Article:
Manufacturing Processes

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  • Topic: Machining, Cutting, Milling machine
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Lovely Professional University

School of Mechanical Engineering

MEC 355T M1R14

Term Paper Report

Theory of metal Cutting & Merchant circle

Atumn, 2012
Submited by Submited to
Harpreet Gill Mr. Manjeet Khurab
11001918Mechanical Department
A15 LHST

Introduction To Metal Cutting:- Manufacturing processes can be broadly divided into four categories, viz., primary (casting, forging, moulding, etc), secondary (machining, finishing, etc.), tertiary(fabricating processes like welding, brazing, riveting, etc.), and fourth level processes (painting, electroplating, etc.). Secondary manufacturing processes are as important as any other level processes. These processes involve removal of material in the form of chips or otherwise, to give the desired shape, size, surface roughness, and tolerance on the workpiece obtained from the primary manufacturing processes. The machined components can be used as it is, or one can be assembled (sometimes using fabricating processes) and if required, given an aesthetic look by electroplating, painting, etc. Metarial Removal Processes :- Material removal processes can broadly be divided into two categories: traditional and advanced (non-traditional). Each of these categories can be further sub-divided into bulk removal processes (or cutting) and finishing processes. Traditional Cutting :- Traditional cutting processes can be classified as those which produce parts having surfaces of revolution and those which produce prismatic shapes. This classification is based on the type of motion imparted to the work and tool. Cutting tools used for material removal are classified in two categories : single point cutting tool and multi-point cutting tool (cutting tools having more than one cutting edge). The following section discusses how material removal takes place by using a single point cutting tool. Similar principles are applicable to the multiple point cutting tools as well.

The process of metal cutting is effected by providing relative motion between the workpiece and the hard edge of cutting tool. Such relative motion is produced by a combination of rotary and translating movements either of the workpiece or of the cutting tool or both. Depending on the nature of the relative motion, metal cutting process is called either turning or planning or boring, etc.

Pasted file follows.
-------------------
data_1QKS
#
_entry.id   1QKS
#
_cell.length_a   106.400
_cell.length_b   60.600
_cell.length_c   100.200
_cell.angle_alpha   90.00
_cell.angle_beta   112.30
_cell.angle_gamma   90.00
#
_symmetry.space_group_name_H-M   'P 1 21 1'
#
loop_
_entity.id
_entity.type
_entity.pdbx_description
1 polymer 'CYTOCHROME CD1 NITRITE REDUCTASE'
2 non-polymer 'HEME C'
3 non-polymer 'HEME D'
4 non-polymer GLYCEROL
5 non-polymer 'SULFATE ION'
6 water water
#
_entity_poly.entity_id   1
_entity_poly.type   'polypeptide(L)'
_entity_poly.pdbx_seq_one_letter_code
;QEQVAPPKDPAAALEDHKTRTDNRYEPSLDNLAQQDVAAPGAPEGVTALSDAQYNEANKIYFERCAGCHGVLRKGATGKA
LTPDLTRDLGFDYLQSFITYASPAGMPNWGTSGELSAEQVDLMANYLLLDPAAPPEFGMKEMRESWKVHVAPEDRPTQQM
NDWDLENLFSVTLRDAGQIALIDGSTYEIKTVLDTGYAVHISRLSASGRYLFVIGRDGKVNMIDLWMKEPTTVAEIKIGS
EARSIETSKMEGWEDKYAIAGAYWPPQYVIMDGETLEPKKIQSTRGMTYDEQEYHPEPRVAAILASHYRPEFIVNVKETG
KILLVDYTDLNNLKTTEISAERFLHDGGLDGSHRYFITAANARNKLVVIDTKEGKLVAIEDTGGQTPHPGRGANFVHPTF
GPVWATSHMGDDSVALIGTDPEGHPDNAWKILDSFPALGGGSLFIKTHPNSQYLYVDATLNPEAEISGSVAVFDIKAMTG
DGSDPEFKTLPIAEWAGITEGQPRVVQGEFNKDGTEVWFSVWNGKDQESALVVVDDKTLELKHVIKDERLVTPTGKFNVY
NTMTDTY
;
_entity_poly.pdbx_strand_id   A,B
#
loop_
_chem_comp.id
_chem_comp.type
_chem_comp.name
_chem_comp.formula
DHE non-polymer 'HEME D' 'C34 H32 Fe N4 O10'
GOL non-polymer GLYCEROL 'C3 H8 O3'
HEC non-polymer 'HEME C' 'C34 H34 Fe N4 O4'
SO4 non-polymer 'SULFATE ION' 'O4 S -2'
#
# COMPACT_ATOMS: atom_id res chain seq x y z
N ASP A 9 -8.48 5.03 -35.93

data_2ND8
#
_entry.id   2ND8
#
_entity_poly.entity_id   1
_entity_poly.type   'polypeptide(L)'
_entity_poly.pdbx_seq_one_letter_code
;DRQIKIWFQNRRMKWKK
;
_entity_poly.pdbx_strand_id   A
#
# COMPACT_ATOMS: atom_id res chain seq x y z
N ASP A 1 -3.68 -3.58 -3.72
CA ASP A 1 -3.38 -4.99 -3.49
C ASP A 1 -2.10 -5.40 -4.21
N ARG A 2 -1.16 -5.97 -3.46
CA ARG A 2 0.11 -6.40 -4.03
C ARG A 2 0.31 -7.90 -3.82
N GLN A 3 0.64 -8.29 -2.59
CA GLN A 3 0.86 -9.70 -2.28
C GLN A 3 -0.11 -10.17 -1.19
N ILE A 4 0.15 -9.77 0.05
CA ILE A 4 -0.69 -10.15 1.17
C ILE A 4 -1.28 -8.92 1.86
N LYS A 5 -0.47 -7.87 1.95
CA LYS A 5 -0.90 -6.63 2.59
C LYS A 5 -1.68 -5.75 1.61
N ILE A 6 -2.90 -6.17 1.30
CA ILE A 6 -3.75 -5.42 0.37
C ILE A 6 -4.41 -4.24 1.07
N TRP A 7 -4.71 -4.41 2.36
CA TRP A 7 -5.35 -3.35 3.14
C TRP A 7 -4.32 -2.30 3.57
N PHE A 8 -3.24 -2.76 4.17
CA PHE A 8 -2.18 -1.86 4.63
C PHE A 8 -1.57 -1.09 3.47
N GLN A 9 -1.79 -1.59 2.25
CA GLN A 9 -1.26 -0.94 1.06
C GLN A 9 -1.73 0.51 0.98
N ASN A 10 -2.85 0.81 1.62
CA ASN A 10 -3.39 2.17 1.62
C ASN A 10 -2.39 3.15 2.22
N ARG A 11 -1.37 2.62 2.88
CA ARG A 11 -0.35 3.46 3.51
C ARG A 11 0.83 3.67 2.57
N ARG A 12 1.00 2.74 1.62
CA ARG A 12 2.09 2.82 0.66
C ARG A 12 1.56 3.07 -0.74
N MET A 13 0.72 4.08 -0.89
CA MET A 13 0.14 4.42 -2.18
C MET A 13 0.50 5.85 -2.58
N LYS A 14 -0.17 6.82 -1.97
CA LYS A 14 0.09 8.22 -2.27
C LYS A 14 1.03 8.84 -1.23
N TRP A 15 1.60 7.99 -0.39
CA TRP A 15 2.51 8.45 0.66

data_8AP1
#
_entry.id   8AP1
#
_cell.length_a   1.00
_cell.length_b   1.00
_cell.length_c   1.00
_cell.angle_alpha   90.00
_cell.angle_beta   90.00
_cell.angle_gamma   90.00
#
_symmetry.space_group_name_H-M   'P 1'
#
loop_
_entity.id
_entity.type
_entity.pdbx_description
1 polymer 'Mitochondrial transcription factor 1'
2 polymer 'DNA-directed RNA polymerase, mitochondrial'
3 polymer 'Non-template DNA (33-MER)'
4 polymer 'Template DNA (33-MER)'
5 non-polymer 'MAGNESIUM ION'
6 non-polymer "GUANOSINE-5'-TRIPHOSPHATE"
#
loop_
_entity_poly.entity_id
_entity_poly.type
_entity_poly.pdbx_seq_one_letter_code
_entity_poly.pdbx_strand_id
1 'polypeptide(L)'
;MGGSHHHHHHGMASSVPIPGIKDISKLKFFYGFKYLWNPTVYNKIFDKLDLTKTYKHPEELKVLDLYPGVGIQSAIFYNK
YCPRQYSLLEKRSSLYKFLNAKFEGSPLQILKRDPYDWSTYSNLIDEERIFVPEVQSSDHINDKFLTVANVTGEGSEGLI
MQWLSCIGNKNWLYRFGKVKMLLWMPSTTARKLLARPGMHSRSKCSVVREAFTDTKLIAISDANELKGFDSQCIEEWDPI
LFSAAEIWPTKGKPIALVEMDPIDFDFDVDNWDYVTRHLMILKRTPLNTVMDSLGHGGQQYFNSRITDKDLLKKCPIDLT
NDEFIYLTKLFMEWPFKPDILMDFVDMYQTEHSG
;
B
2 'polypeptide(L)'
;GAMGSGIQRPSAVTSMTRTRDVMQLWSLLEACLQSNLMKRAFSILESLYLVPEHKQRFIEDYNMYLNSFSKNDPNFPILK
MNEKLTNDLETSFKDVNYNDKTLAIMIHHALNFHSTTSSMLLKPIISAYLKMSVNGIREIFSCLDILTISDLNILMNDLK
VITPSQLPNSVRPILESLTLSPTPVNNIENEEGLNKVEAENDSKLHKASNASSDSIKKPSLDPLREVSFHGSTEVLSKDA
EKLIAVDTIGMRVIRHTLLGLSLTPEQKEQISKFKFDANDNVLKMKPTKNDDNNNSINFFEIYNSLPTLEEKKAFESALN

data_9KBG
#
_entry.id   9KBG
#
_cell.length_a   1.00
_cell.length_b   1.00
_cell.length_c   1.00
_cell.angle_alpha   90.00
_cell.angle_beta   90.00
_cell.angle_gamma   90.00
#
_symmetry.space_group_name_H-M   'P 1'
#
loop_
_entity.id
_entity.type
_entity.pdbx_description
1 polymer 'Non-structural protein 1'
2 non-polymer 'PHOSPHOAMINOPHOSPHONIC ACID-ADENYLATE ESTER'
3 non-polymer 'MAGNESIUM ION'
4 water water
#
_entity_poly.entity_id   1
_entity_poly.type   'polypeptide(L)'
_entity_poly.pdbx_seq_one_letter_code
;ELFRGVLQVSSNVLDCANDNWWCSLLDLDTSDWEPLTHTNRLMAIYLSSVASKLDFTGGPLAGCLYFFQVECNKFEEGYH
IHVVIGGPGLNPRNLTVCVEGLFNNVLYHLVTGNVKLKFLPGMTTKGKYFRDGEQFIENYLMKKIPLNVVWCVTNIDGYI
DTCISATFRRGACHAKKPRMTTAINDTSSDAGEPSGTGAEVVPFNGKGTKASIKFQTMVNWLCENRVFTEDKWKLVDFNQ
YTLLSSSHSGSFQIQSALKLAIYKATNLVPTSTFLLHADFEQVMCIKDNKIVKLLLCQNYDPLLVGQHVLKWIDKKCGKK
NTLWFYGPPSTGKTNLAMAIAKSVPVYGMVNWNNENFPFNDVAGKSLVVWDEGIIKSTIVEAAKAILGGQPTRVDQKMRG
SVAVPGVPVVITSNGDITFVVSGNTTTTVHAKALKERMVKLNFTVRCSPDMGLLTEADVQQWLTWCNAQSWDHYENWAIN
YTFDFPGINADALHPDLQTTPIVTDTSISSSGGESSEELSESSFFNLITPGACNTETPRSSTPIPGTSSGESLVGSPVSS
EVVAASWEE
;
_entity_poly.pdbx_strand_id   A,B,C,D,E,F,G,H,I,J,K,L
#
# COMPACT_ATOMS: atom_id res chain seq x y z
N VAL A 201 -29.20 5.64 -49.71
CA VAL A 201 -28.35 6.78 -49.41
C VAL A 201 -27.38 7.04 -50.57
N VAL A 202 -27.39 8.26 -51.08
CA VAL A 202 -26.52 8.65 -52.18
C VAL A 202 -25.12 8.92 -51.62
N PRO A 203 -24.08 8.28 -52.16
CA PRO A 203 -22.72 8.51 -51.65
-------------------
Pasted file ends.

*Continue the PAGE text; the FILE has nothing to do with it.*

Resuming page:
For different types of operations, one needs to have different types of machine tools. For example, lathe for turning, planer for planning, grinder for grinding, etc. Some of these machines (say, lathe, boring m/c, and drill) generate surfaces of revolution whereas others (planer, milling m/c, and shaper) make prismatic (or flat surfaces) parts. With the help of different types of tools, a lathe can perform various kinds of operations.

Conventionally, the translatory displacement of the cutting edge of the tool along the work surface during a given period of time is called ‘feed’( f ), while the relative rate of traverse of work surface past the cutting edge is designated as the ‘cutting velocity’ or simply ‘speed’ (Vc). In case of single point turning, Vc is the peripheral velocity of the rotating workpiece in meters per minute. In case of slab milling, it is the peripheral velocity of the milling cutter in meters/minute.

Operation| Motion of Job| Motion ofCutting Tool|
Turning on aLathe| Rotary motion of theWork| Axial movement of the tool| Boring on aLathe| Work rotation| Axial tool movement|
Drilling on adrill machine| Fixed| Rotations as well astranslatory feed| Planning| Translatory| Intermittent Translation|
Milling| Translatory| Rotation|
Grinding| Rotary/Translatory| Rotary|

Chip Formation :
Deformation in Metal Machining :- Figure shows a schematic diagram of material deformation during cutting and subsequently removal of the deformed material from the workpiece by a single point cutting tool. Because of the relative motion between...
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